b3ta.com user Redemption
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I'm Australian and too flamin' old for this. I've got no imagination, I took the name from the cover of a recent sci-fi novel.

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» The Naughty Step

The naughty step indeed
I was visiting my old mate Des one Saturday afternoon when all hell broke loose at a house diagonally opposite.

Des said to come and have a look at this, so over to the window I went.

A girl about ten burst around the back corner of the house going like a train followed a few moments later by a large woman in full cry. But by the time the woman made it to the front corner, the girl was back in through the front door. That slammed shut behind her.

The woman got to the door and thumped on it. It was locked. Shouting threats of slow death at "You kids", she returned to the back door, which apparently was locked as well. Over the next five minutes the shouts died away and she took to prowling around the house muttering threats.

Ten minutes later she was sitting quietly on the front door step.

Des said that when she got too much for her three children, they locked her out of the house.

"She falls for it every time" he said.
(Sat 9th Feb 2013, 12:45, More)

» Where Did It All Go Wrong?

Mowing the yard
It all went wrong when I decided to mow the yard. Well, a few minutes later, actually. I filled the fuel tank, primed the carburettor and heaved on the starter cord. Away she went, but a few seconds later there was a squeal and smoke appeared at the top of the motor.

Oh dear, whatever can be the matter?

I stopped the motor. The starter cord had not retracted fully, so I removed the starter assembly and sure enough, it was looped around the starter clutch instead of only the pulley.

Darn it, more expense.

I consulted the Briggs and Stratton site on-line. A new pulley was cheap, so that was encouraging, but any details on repairs were absent, since my 15 year old mower was no longer covered. What to do, oh what to do?

Well there is a mower repair and sales centre not far away, so I used plan B, the good old Yellow Pages.

"Do you handle Briggs and Stratton motors?"


O joy! Oh bliss!. I leapt into the car, taking the assembly with me. Ten minutes later I walked through the door and handed the offending article to the man behind the counter.

"Not a problem" he said, and disappeared into the workshop. I heard the hiss of compressed air and a few rattles. Five minutes later he was back, holding the thing upside down.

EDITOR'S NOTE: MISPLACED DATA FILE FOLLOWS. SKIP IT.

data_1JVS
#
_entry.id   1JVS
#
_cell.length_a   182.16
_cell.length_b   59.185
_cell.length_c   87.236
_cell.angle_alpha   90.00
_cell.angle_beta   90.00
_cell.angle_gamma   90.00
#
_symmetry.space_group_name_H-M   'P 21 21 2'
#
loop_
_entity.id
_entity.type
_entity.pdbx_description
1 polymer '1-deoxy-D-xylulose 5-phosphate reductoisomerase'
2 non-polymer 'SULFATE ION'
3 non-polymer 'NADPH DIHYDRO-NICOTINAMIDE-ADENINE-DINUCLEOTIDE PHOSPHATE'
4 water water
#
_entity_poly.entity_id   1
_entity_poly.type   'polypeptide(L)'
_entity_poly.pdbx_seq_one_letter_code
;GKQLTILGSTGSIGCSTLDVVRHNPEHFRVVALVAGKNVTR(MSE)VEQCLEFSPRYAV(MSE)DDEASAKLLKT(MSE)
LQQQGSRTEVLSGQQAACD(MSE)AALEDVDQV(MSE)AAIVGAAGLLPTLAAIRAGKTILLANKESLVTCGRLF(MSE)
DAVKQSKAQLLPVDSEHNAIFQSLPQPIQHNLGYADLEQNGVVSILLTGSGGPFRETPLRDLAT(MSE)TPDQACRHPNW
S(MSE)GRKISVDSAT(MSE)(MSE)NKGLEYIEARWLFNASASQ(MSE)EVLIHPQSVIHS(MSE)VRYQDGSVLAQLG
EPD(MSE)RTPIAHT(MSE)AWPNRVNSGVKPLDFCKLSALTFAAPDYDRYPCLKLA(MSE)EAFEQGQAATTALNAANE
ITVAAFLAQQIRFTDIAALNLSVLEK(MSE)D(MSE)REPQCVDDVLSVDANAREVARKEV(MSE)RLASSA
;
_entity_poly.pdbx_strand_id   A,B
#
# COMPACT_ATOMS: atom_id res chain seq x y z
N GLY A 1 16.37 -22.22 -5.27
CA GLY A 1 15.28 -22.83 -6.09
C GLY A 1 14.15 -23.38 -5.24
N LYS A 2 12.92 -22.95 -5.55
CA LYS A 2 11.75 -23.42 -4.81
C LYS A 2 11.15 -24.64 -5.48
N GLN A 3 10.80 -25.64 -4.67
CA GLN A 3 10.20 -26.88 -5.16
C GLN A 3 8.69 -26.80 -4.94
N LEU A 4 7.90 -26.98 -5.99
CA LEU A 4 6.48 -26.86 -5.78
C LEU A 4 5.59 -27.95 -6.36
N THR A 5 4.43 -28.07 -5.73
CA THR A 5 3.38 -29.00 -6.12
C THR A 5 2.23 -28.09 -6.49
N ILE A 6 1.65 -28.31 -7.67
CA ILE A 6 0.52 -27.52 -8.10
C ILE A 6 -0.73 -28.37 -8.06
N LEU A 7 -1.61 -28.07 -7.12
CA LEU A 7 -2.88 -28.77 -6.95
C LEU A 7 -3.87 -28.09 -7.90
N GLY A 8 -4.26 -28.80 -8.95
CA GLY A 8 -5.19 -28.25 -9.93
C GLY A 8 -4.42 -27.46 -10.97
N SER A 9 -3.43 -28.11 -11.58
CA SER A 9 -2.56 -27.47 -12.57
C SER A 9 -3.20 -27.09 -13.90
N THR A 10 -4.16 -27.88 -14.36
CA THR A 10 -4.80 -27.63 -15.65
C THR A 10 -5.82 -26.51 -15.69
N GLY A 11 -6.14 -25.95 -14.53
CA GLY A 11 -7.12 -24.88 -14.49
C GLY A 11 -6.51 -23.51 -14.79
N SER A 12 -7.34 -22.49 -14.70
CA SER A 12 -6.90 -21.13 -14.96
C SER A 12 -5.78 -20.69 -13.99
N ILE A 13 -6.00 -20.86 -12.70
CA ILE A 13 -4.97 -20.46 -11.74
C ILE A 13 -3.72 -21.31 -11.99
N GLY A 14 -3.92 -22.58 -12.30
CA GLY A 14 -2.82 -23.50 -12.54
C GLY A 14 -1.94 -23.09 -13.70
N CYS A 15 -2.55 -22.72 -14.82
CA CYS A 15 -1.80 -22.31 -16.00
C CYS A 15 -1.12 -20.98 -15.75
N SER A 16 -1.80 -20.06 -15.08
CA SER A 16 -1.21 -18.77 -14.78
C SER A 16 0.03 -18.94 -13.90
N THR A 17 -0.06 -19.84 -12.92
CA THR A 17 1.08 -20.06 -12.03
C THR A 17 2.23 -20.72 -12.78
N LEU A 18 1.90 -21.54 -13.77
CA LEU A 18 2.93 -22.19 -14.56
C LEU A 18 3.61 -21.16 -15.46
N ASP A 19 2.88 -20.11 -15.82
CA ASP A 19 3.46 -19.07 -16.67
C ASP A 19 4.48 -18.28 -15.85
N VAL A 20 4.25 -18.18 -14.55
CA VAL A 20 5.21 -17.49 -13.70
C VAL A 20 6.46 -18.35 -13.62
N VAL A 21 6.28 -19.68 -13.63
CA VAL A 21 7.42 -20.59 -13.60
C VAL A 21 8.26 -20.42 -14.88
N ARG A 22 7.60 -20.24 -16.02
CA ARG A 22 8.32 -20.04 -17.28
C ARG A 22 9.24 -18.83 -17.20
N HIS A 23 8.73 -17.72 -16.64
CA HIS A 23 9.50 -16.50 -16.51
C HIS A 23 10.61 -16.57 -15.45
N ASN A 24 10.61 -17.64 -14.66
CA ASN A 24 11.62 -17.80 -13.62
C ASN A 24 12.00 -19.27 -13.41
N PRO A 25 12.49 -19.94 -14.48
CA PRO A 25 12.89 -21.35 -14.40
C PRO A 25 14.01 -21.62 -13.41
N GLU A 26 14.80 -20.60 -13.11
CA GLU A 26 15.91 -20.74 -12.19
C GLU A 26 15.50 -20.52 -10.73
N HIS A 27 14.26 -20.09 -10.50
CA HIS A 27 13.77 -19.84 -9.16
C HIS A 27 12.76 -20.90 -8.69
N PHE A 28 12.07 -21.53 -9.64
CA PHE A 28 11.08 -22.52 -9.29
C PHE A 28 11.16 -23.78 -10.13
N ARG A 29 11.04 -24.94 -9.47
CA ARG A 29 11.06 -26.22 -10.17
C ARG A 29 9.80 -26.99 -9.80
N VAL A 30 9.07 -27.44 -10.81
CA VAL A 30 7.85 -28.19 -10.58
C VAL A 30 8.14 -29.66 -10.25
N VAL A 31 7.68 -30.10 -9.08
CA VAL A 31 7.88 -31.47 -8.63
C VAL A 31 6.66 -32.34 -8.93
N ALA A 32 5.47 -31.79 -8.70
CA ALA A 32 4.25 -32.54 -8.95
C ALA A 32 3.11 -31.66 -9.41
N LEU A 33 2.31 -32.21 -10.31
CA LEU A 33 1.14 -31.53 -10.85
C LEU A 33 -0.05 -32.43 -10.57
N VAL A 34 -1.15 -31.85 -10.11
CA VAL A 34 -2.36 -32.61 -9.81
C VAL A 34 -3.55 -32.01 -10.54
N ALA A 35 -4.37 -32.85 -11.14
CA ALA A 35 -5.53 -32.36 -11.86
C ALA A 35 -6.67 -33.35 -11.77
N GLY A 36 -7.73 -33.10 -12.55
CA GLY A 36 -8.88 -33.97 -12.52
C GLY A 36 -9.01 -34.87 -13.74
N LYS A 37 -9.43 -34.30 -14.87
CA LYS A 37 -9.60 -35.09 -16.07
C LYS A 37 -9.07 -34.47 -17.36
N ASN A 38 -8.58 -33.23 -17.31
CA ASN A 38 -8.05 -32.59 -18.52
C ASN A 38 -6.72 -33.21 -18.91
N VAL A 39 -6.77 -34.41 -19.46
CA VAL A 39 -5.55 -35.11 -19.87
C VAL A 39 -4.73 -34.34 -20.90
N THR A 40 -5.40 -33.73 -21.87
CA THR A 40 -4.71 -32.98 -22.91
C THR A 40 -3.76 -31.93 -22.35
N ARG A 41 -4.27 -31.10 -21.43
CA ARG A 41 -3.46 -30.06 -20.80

"I've just oiled it, don't turn it up the other way for a while until the oil soaks in."

Sure enough, a little puddle of oil sloshed about in the spring compartment.

"We normally charge $35 per hour, but that only took five minutes. That will be $20 thanks. Did you oil the clutch at the top of the motor, by any chance?"

Nonplussed, I answered that I had not, so he told me to do it.

"Any oil will do."

Well it was a cheap fix. I got home, put some oil around the clutch thingy and went in for lunch.

The oil around the starter spring had soaked in by then so I replaced the starter assembly, counted to three, crossed my fingers and pulled the starter cord. Great! That's fixed and it didn't cost a bomb. So now I've got the mower running I'll do the front yard.

Oops, I forgot that steel stake. There was a clang and the mower started to shake. Bugger, broken blade. But no, three of the four blades were twisted inward. To fix that I'll have to put the mower on it's side and to do that I'll have to drain the fuel tank. I got a nice mouthful of petrol from not letting go of the siphon quickly enough. Put the garden hose in your mouth, silly.

Not being completely stupid, I disconnected the spark plug. I found I could not swing the three blades back with one hand while holding the disk with the other, so grandfather's ball peen hammer came into play. Five minutes banging away and they were back in the right places.

What was that gurgling sound? Bloody hell, moving the disk pumped oil from the sump out of the four stroke motor. No oil in the motor, it was on the motor and on the base plate instead. And I'd just changed the oil two weeks before. At least that flushed out the remains of the old oil. There was just enough left in the bottle.